Faced with these wide-scale human rights violations, the Advisory Committee should recommend that states, at both the national and international level, take the following measures.
– The immediate adoption of laws against vulture funds, effectively blocking the actions of these funds before the national courts, following the example of Belgium and the United Kingdom, which adopted such laws in 2008 and 2010 respectively.5
– The suspension of debt repayment when its repayment prevents the public authorities from guaranteeing the basic human rights of their populations. It should be noted that human rights trump other state commitments such as those regarding its creditors, by virtue of Article 103 of the United Nations Charter, which has been reaffirmed many times by the United Nations human rights protection mechanisms.
– The carrying out of audits of public debt,6 as recommended by Cephas Lumina, former United Nations independent expert on debt, in his guidelines adopted by the Human Rights Council.7 With citizen participation, these audits make it possible to identify and cancel unconditionally illegal, odious, illegitimate and unsustainable debt. These audits can be combined with unilateral suspension of public debt repayment. They would also make available to states legal and political arguments with which to justify the repudiation/cancellation of illegitimate debt as well as contravene legal action by vulture funds.
– Specify, in the bonds issued by states, that any future litigation must be dealt with by national courts. This will make it possible to avoid unjust court rulings similar to the one handed down by the New York judge against Argentina.
– End the conditions imposed by the international financial institutions with a view to bringing their actions into conformity, in particular, with the International Covenant on Economic, Social and Cultural Rights and the International Covenant on Civil and Political Rights. These international treaties enshrine in particular the right of peoples to self-determination and economic, social and cultural rights.
Finally, it would be particularly useful for the Advisory Committee to establish a register of vulture funds.
All these measures are based on international law and United Nations reports such as those of the United Nations Independent Expert on the effects of foreign debt and other related international financial obligations of states on the full enjoyment of all human rights, particularly economic, social and cultural rights. These measures are all the more urgent that there is now a great risk of another foreign debt crisis.
As already stated, states must act on the problem of public debt in general. Dealing with the matter of vulture funds obliges us to deal with the matter of public debt. This debt is mostly illegitimate as regards the countries of the Global South, but also as regards the countries of the North.
Geneva, 25th February 2015
1. The CADTM participated in 2009 in writing the booklet “Un vautour peut en cacher d'autres” which described in detail the activity of vulture funds and proposed ways to combat them: http://www.cncd.be/Un-vautour-peut-en-cacher-un-autre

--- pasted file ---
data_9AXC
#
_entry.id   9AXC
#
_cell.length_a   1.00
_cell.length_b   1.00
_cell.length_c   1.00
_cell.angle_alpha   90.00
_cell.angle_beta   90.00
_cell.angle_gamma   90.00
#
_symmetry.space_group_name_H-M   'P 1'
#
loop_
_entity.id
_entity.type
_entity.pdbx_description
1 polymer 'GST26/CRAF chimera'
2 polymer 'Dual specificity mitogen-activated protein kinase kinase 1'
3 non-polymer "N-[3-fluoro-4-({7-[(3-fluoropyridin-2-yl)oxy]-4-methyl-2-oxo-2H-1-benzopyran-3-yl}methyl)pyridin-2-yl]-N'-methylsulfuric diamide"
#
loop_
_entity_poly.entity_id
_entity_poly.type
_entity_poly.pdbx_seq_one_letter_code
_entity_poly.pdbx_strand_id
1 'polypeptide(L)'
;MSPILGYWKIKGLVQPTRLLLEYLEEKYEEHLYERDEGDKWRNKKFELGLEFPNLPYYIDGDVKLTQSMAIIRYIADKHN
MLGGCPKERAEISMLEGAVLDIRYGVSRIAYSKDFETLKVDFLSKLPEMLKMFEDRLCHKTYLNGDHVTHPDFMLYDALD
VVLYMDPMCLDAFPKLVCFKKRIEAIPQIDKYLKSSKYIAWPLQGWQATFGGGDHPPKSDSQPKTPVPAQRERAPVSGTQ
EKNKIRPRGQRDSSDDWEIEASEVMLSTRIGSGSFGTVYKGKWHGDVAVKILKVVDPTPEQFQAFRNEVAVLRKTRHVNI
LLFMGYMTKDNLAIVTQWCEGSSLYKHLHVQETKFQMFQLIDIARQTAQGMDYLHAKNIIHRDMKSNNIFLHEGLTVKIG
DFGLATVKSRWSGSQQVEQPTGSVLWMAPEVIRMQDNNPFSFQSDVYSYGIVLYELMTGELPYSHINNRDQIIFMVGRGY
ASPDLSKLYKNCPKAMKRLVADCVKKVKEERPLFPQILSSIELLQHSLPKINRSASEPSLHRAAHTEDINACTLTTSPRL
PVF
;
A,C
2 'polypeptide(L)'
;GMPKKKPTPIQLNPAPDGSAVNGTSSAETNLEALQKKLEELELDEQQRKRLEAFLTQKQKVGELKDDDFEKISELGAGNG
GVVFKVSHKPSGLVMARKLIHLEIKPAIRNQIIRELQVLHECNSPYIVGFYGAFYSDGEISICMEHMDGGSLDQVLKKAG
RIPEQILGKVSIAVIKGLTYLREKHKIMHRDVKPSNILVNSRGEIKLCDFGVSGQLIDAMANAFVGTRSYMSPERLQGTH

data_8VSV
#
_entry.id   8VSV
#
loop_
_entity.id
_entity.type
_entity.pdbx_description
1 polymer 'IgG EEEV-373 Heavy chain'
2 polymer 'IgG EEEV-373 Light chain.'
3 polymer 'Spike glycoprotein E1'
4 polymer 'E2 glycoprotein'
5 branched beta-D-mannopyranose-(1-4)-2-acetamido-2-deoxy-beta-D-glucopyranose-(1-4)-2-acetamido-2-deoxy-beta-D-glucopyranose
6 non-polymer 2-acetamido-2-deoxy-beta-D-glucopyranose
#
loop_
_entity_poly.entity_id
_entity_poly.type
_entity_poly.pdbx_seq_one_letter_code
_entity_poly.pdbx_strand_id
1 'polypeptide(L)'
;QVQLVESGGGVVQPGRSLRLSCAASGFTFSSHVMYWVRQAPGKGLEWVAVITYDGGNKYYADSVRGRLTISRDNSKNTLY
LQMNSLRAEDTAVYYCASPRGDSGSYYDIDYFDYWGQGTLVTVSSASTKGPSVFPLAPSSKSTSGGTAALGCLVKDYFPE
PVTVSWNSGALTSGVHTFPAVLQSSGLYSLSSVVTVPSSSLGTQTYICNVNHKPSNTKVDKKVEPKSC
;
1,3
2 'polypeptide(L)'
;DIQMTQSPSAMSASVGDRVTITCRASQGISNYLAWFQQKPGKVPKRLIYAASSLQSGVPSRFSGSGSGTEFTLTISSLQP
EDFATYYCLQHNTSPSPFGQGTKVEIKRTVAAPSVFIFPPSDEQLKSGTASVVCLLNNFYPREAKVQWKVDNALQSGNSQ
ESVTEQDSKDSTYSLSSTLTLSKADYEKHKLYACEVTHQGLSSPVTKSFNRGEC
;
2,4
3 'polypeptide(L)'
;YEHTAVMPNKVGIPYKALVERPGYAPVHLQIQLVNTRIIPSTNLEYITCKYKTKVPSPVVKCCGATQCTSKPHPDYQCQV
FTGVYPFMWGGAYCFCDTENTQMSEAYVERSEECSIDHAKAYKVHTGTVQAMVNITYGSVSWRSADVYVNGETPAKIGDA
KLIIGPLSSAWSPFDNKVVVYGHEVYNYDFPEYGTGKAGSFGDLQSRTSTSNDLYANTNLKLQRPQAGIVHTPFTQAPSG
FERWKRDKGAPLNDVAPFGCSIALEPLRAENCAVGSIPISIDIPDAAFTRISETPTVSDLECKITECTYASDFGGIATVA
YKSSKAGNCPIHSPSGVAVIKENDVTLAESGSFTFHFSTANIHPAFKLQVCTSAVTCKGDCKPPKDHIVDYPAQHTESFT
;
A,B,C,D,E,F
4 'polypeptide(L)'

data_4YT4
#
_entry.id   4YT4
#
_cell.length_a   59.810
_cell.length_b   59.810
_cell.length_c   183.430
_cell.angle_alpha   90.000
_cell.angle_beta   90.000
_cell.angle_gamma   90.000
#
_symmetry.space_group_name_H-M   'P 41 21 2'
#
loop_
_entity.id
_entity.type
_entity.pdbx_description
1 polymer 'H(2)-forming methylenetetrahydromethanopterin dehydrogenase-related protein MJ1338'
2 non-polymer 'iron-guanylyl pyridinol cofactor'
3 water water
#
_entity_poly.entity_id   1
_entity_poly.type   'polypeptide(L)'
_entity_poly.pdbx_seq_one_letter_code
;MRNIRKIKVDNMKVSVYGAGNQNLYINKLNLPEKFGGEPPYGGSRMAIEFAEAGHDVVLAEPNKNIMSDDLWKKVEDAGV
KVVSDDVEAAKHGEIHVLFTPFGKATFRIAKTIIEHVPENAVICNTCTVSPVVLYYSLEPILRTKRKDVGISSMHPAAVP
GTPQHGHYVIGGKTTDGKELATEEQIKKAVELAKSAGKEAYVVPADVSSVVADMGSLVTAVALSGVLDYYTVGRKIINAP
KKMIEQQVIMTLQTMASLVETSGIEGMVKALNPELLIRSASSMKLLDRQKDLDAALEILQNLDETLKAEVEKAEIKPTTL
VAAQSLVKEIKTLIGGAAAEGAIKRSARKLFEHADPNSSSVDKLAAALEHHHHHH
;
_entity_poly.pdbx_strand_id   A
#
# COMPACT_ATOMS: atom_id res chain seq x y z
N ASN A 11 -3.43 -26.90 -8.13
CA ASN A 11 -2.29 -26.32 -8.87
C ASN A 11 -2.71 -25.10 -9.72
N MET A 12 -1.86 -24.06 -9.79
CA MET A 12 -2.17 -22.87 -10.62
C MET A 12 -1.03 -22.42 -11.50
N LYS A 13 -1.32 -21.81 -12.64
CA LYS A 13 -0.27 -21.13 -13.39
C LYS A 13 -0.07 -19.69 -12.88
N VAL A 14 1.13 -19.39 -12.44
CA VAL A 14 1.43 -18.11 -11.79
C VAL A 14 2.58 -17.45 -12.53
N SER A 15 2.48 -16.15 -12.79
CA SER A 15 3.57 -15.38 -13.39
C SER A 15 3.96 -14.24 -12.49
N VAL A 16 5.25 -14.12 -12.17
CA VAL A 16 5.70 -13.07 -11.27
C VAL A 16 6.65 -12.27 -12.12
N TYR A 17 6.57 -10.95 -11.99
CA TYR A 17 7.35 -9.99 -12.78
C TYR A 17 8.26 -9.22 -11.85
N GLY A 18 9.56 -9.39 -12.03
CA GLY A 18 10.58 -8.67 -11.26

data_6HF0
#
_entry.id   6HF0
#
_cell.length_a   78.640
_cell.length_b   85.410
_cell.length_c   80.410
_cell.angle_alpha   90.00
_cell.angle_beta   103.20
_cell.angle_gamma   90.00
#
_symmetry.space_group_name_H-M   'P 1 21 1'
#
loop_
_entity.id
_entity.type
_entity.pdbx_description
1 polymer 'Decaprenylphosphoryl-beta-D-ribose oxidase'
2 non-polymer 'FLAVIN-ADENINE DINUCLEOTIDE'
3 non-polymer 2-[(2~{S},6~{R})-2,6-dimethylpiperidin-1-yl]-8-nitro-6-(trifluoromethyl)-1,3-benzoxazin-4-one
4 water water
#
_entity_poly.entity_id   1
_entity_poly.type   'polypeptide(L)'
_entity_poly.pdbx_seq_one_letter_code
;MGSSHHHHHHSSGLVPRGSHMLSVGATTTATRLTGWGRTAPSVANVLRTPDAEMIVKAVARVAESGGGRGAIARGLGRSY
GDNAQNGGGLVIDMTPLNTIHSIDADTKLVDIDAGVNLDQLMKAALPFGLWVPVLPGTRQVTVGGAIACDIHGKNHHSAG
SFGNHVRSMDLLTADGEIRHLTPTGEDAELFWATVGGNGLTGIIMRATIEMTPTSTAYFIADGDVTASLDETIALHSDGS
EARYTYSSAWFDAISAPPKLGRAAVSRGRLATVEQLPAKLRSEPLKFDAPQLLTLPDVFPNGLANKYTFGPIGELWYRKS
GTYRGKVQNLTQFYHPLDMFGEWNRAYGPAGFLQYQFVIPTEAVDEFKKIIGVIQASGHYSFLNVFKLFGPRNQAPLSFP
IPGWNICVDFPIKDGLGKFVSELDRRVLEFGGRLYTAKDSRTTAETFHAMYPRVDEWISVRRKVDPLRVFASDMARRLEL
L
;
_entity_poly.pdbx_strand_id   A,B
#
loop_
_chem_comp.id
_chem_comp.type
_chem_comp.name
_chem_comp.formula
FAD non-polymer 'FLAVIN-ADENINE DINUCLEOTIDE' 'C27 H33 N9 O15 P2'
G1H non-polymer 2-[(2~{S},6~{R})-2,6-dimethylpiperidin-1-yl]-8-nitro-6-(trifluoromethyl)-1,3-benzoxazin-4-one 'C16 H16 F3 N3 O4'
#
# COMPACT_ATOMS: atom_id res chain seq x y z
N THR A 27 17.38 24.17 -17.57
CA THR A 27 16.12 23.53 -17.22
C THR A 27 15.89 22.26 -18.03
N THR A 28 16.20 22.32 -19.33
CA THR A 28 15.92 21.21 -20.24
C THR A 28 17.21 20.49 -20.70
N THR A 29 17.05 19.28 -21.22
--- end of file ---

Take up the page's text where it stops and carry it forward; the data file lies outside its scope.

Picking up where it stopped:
2. Let's launch an enquiry into the debt! A manual on how to organise audits on Third World debts. CETIM and CADTM, October 2006, https://www.cetim.ch/en/publications_ouvrages/140/let-s-launch-an-enquiry-into-the-debt-a-manual-on-how-to-organise-audits-on-third-world-debts
3. See in particular E/CN.4/Sub.2/1995/10, 4 July 1995; E/CN.4/Sub.2/1991/17, 18 July 1991; and E/CN.4/1999/50, 24 February 1999. See also Melik Özden, Debt and Human Rights, Geneva: CETIM, 2007: https://www.cetim.ch/en/publications_dette.php
4. In the case of Argentina, for example, on 29 May 2014, the Paris Club member states managed to reach an agreement providing for the repayment of Argentina's odious debt. The 2014 agreement provides for the payment of $ 9.7 billion, of which $ 3.6 billion corresponds to punitive interest on overdue amounts.
5. In 2008, Belgium passed a law making money allocated for cooperation and development inaccessible and unseizable. In 2010, the United Kingdom passed a law in 2010 limiting the amounts of that vulture funds can demand in payment when these funds take HIPCs (heavily indebted poor countries – as classified by the World Bank) to court.
6. The CADTM network and the CETIM have just published a second manual on auditing debt. This publication retraces in detail the experiences of citizen and government audits carried out in all parts of the world. It is worth recalling that Ecuador was able to regain control of its indebtedness by carrying out a thorough audit of its public debt in 2007 and 2008, resulting in Ecuador's decision to unilaterally suspend payment of a part of its commercial debt. In 2009, the Ecuadorian government then imposed on its creditors a major debt reduction. The resulting savings allowed the government to invest more in the social sector. It was a historic experience radically different from debt restructuring that, in the great majority of cases, benefits only the creditors. Although this book's purpose is to train citizen movements for carrying out audits, we reckon that it also behooves the United Nations to take an interest in this sort of experience, indeed to financially and logistically support the setting up of debt audits, be they citizen, parliamentary, judicial or governmental.
7. See §§ 67-70 Guiding principles on foreign debt and human rights, A/HRC/20/23, 10 April 2012.